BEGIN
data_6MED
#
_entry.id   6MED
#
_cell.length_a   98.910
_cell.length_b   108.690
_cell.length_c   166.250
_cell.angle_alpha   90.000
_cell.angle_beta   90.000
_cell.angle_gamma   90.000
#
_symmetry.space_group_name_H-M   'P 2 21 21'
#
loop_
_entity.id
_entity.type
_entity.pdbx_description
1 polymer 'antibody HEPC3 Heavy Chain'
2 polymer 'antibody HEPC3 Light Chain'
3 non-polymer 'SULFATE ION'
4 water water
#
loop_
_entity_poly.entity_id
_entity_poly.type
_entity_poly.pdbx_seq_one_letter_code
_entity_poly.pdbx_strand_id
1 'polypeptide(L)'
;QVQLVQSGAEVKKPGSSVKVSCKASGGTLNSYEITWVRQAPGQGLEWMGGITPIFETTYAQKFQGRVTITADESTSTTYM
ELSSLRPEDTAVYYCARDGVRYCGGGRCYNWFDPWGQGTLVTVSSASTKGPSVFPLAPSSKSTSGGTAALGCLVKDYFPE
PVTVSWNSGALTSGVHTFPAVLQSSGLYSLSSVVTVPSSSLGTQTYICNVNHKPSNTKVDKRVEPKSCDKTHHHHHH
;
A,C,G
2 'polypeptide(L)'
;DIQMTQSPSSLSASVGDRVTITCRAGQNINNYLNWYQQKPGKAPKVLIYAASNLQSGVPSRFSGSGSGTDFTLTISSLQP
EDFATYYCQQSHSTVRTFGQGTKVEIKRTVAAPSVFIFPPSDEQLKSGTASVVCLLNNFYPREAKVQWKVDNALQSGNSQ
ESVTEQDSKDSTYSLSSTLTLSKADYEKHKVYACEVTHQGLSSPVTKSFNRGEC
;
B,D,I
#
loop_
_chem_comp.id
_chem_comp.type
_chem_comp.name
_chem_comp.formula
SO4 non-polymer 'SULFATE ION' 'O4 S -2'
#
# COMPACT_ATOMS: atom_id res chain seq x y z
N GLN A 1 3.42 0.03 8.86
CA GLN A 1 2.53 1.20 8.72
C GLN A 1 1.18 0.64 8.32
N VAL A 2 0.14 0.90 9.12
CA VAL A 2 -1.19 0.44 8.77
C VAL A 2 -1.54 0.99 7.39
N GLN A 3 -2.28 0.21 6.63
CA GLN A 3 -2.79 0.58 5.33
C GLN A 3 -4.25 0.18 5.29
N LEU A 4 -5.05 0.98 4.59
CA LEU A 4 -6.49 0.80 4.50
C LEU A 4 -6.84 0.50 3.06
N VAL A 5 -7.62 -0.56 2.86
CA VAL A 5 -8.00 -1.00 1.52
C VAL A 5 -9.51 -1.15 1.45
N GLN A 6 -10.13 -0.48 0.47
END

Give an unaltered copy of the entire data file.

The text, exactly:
data_6MED
#
_entry.id   6MED
#
_cell.length_a   98.910
_cell.length_b   108.690
_cell.length_c   166.250
_cell.angle_alpha   90.000
_cell.angle_beta   90.000
_cell.angle_gamma   90.000
#
_symmetry.space_group_name_H-M   'P 2 21 21'
#
loop_
_entity.id
_entity.type
_entity.pdbx_description
1 polymer 'antibody HEPC3 Heavy Chain'
2 polymer 'antibody HEPC3 Light Chain'
3 non-polymer 'SULFATE ION'
4 water water
#
loop_
_entity_poly.entity_id
_entity_poly.type
_entity_poly.pdbx_seq_one_letter_code
_entity_poly.pdbx_strand_id
1 'polypeptide(L)'
;QVQLVQSGAEVKKPGSSVKVSCKASGGTLNSYEITWVRQAPGQGLEWMGGITPIFETTYAQKFQGRVTITADESTSTTYM
ELSSLRPEDTAVYYCARDGVRYCGGGRCYNWFDPWGQGTLVTVSSASTKGPSVFPLAPSSKSTSGGTAALGCLVKDYFPE
PVTVSWNSGALTSGVHTFPAVLQSSGLYSLSSVVTVPSSSLGTQTYICNVNHKPSNTKVDKRVEPKSCDKTHHHHHH
;
A,C,G
2 'polypeptide(L)'
;DIQMTQSPSSLSASVGDRVTITCRAGQNINNYLNWYQQKPGKAPKVLIYAASNLQSGVPSRFSGSGSGTDFTLTISSLQP
EDFATYYCQQSHSTVRTFGQGTKVEIKRTVAAPSVFIFPPSDEQLKSGTASVVCLLNNFYPREAKVQWKVDNALQSGNSQ
ESVTEQDSKDSTYSLSSTLTLSKADYEKHKVYACEVTHQGLSSPVTKSFNRGEC
;
B,D,I
#
loop_
_chem_comp.id
_chem_comp.type
_chem_comp.name
_chem_comp.formula
SO4 non-polymer 'SULFATE ION' 'O4 S -2'
#
# COMPACT_ATOMS: atom_id res chain seq x y z
N GLN A 1 3.42 0.03 8.86
CA GLN A 1 2.53 1.20 8.72
C GLN A 1 1.18 0.64 8.32
N VAL A 2 0.14 0.90 9.12
CA VAL A 2 -1.19 0.44 8.77
C VAL A 2 -1.54 0.99 7.39
N GLN A 3 -2.28 0.21 6.63
CA GLN A 3 -2.79 0.58 5.33
C GLN A 3 -4.25 0.18 5.29
N LEU A 4 -5.05 0.98 4.59
CA LEU A 4 -6.49 0.80 4.50
C LEU A 4 -6.84 0.50 3.06
N VAL A 5 -7.62 -0.56 2.86
CA VAL A 5 -8.00 -1.00 1.52
C VAL A 5 -9.51 -1.15 1.45
N GLN A 6 -10.13 -0.48 0.47